cells which have a high number of returns (e.g. trees and large dynamic obstacles). If z is our sensor data and m is our map, and x and y are possible offsets from the GPS pose, then Bayes’ Rule gives: P(x,y|z,m) = η · P(z|x,y,m) · P(x,y) (3) We may approximate the uncerta**in**ty of the GPS/IMU pose estimate by a Gaussian with variance σGPS 2 , so we may estimate P(x,y) simply as a product of the GPS Gaussian and the posterior belief after the motion update: ( x 2 + y 2 ) P(x,y) = η · exp · P(x,y) (4) −2σ 2 GPS To calculate the probability of sensor data z given an offset (x,y) and map m, we take the product over all cells of the probability of observ**in**g the sensor data cell’s average **in**tensity given the map cell’s average **in**tensity and both of their variances. This value is then raised to an exponent α < 1 to account for the fact that the data are likely not entirely **in**dependent, for example due to systemic calibration errors or m**in**or structural changes **in** the environment which are measured **in** multiple frames. [7] Let us call the two-dimensional arrays of the standard deviations of the **in**tensity values **in** the map and sensor data m σ and z σ , respectively. Then, for example, the standard deviation of the **in**tensity values **in** the map cell .45m east and 1.2m north of the GPS estimate would be expressed as m σ(.45,1.2) . We will use the same notation for the average **in**tensity value, with r denot**in**g the average **in**tensity (reflectivity) of the cell. Aga**in**, to use the same example, the average **in**tensity seen **in** the map at the cell .45m east and 1.2 north of the GPS estimate would be expressed as m r(.45,1.2) . Thus, we have: ( −(mr(i−x, j−y) − z r(i, j) ) 2 ) α P(z|x,y,m) = ∏exp i, j 2(m σ(i−x, j−y) + z σ(i, j) ) 2 (5) Putt**in**g it all together, we obta**in**: P(x,y|z,m) = η ·∏ ( −(mr(i−x, j−y) − z r(i, j) ) 2 ) α exp i, j 2(m σ(i−x, j−y) + z σ(i, j) ) 2 ( x 2 + y 2 ) ·exp · P(x,y) (6) −2σ 2 GPS Towards the end of achiev**in**g robustness to partially outdated maps, we further impose a m**in**imum on the comb**in**ed standard deviation for the **in**tensity values of the map and sensor data. This implicitly accounts for the not-unlikely phenomenon that an environment change s**in**ce the map acquisition simultaneously enabled a low variance **in** both the map and the sensor data, yet with the two show**in**g significantly different **in**tensity values. For computational reasons we restrict the computation of P(x,y|z,m) to cells with**in** several meters of the GPS estimate; however, this search radius could easily be **in**creased if a less accurate GPS system were used. (a) GPS localization **in**duces ≥1 meter of error. (b) No noticeable error after localization. Fig. 5. Incom**in**g laser scans (grayscale) superimposed on map (gold). (a) GPS localization is prone to error, even (as shown here) with a high-end **in**tegrated **in**ertial system and differential GPS us**in**g a nearby stationary antenna. (b) With localization there is no noticeable error, even **in** the presence of large dynamic obstacles such as this pass**in**g bus. C. Most likely estimate Given the f**in**al posterior distribution, the last step is to select a s**in**gle x and y offset that best represents our estimation. Tak**in**g the offset to be max x,y P(x,y) is, by def**in**ition, probabilistically optimal at any given **in**stant, but such an approach could add unnecessary danger as part of the pipel**in**e **in** an autonomous vehicle. Because the maximum of a multimodal distribution can easily jump around discont**in**uously, us**in**g that approach may cause the vehicle to oscillate under unfortuitous circumstances, even if the vehicle’s navigation planner performed some variety of smooth**in**g. An alternative approach would be to choose the center of mass of the posterior distribution; this would improve consistency, but would tend to cause the chosen offset to be biased too much towards the center. As a compromise, we use the center of mass with the variation that we raise P(x,y) to some exponent α > 1, as follows: x = ∑ x,y P(x,y) α · x ∑ x,y P(x,y) α y = ∑ x,y P(x,y) α · y ∑ x,y P(x,y) α (7) This (x,y) offset is the f**in**al value which is sent to the vehicle’s navigation planner. While an advanced plann**in**g and decision-mak**in**g algorithm could take advantage of the entire posterior distribution over poses rather than requir**in**g a s**in**gle, unimodal pose estimate, our vehicle’s planner expects 4376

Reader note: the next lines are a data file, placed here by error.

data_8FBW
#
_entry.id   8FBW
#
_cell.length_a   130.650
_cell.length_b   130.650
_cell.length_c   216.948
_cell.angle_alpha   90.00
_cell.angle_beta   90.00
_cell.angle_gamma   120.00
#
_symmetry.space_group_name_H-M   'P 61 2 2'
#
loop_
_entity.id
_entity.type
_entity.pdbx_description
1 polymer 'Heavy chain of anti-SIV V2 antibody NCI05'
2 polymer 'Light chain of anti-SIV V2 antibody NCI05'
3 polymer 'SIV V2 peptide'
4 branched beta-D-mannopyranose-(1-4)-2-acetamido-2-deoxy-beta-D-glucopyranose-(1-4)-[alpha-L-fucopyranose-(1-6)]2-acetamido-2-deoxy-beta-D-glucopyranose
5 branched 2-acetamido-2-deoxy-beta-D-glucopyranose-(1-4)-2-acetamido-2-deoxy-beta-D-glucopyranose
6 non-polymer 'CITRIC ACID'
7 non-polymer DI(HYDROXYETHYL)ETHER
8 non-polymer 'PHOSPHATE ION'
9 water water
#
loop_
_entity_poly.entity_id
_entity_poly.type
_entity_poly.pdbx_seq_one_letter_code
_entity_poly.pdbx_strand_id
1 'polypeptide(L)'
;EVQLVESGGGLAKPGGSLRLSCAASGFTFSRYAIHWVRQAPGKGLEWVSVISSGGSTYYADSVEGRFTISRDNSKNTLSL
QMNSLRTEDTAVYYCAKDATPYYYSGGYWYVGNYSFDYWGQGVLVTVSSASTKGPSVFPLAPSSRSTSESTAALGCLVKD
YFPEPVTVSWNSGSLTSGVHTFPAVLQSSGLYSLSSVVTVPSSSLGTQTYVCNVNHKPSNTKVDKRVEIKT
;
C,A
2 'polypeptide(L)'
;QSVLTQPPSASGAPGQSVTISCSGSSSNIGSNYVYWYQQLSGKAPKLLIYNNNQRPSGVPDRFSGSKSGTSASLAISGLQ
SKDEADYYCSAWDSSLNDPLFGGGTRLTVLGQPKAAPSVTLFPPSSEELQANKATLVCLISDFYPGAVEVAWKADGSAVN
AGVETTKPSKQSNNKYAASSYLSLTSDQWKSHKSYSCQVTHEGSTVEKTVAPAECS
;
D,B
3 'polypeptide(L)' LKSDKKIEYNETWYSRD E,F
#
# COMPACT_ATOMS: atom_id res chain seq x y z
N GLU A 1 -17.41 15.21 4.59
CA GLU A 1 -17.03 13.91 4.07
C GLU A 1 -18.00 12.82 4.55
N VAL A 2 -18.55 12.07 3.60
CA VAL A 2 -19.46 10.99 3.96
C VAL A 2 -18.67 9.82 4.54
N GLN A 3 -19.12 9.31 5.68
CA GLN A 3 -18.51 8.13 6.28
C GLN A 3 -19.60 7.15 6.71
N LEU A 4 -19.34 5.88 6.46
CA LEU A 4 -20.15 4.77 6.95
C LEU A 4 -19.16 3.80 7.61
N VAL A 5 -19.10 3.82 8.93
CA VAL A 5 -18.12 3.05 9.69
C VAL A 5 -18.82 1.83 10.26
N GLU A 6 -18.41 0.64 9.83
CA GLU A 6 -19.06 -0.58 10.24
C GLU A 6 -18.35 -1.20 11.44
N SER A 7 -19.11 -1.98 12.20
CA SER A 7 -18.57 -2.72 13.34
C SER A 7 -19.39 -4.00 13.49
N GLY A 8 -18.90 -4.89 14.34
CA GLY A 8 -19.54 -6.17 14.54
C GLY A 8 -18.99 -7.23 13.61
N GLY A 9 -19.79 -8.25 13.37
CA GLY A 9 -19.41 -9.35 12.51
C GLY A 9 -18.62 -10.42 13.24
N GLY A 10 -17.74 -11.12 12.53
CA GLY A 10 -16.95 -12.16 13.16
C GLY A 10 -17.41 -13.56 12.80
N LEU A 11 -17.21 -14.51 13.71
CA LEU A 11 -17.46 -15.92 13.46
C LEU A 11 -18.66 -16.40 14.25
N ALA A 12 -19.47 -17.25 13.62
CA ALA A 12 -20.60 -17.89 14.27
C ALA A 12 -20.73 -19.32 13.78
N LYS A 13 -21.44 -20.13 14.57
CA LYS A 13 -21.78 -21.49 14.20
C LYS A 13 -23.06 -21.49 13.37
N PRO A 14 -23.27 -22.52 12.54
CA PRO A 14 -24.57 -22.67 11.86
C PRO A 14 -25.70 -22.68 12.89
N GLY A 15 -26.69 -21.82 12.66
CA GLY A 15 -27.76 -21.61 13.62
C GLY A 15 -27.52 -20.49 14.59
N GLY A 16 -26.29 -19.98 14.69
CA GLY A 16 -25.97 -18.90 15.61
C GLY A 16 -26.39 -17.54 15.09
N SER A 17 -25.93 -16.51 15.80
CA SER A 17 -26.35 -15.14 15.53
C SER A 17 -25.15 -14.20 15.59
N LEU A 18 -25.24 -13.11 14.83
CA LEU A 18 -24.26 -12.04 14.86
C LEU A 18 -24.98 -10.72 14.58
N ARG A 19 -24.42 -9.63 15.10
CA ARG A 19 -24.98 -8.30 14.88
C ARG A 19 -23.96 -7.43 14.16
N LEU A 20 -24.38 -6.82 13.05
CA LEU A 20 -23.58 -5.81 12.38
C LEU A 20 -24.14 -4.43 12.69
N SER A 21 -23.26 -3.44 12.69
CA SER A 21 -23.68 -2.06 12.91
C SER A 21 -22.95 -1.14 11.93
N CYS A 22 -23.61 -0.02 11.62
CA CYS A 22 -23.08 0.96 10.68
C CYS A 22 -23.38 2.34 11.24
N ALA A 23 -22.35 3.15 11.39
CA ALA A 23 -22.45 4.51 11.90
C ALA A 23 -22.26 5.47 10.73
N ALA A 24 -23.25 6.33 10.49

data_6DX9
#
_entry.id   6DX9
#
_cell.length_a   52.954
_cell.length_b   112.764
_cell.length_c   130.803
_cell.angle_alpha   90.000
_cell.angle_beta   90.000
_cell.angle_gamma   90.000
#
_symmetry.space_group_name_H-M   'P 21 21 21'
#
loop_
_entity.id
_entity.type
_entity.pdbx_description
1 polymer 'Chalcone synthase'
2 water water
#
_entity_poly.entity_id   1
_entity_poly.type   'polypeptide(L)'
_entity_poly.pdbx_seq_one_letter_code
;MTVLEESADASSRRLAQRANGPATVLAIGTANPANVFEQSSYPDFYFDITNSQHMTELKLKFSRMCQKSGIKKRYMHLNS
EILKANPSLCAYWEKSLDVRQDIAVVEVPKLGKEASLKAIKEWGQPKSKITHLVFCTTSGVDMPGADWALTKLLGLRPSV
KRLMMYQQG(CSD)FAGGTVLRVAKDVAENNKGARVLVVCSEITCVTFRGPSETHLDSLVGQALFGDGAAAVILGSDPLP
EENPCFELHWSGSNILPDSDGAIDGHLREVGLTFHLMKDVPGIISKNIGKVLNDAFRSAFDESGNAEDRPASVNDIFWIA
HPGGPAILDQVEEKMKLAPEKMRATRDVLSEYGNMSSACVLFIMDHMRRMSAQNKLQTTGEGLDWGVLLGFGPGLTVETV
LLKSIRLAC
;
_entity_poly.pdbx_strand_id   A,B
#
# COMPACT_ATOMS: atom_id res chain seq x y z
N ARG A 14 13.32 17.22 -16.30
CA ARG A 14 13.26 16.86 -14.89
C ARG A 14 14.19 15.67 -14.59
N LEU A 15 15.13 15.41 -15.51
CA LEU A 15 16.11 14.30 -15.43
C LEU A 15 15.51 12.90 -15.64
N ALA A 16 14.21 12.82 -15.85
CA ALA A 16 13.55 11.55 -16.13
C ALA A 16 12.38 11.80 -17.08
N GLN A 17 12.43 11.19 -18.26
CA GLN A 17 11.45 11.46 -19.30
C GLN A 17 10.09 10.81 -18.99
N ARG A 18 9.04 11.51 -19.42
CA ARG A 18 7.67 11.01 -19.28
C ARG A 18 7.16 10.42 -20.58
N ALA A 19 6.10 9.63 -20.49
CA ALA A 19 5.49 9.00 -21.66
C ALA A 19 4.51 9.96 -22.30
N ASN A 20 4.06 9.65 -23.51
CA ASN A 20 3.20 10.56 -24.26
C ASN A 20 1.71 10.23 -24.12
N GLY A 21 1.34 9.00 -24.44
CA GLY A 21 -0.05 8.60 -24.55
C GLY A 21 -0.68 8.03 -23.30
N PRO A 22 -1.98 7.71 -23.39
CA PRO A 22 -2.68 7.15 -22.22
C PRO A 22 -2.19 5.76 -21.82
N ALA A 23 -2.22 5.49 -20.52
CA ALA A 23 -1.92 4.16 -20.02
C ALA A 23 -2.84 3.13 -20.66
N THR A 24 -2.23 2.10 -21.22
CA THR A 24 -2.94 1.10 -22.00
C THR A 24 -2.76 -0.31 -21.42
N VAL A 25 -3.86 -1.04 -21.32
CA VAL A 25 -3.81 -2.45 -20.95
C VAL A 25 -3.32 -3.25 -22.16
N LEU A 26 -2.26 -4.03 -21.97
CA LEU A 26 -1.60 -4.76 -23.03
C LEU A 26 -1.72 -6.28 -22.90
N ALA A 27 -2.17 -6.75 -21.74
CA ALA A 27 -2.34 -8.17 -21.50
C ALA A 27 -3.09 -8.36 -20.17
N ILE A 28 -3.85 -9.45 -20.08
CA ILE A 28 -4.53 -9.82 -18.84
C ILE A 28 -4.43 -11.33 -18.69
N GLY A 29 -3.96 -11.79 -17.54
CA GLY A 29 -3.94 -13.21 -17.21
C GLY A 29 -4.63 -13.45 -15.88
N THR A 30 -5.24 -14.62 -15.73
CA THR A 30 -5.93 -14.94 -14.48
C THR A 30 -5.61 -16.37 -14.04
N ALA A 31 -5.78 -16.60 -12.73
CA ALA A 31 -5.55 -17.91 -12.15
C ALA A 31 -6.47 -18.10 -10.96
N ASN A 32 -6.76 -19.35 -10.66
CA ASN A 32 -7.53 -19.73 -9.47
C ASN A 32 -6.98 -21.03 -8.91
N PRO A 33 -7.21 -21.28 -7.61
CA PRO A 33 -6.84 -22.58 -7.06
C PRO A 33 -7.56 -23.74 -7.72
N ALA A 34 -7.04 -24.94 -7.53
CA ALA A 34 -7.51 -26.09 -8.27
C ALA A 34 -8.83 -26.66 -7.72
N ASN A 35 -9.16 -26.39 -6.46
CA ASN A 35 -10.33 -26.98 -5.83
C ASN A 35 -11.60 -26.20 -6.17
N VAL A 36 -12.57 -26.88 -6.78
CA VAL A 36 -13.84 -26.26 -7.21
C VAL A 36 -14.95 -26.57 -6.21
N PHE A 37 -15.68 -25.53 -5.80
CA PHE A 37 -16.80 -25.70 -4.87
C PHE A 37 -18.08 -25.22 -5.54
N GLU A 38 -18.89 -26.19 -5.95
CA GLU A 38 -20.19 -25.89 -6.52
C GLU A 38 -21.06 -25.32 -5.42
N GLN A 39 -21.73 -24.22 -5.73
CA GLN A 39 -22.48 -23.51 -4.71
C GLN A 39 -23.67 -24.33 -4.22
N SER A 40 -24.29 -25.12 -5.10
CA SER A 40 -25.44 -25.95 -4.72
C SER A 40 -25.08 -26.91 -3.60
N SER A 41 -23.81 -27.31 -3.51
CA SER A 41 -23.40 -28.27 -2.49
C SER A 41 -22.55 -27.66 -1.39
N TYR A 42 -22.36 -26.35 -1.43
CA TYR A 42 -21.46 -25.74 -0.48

- Page 1 and 2: 2010 IEEE International Conference
- Page 3: eam, so that we have a complete map
- Page 7: that were previously too challengin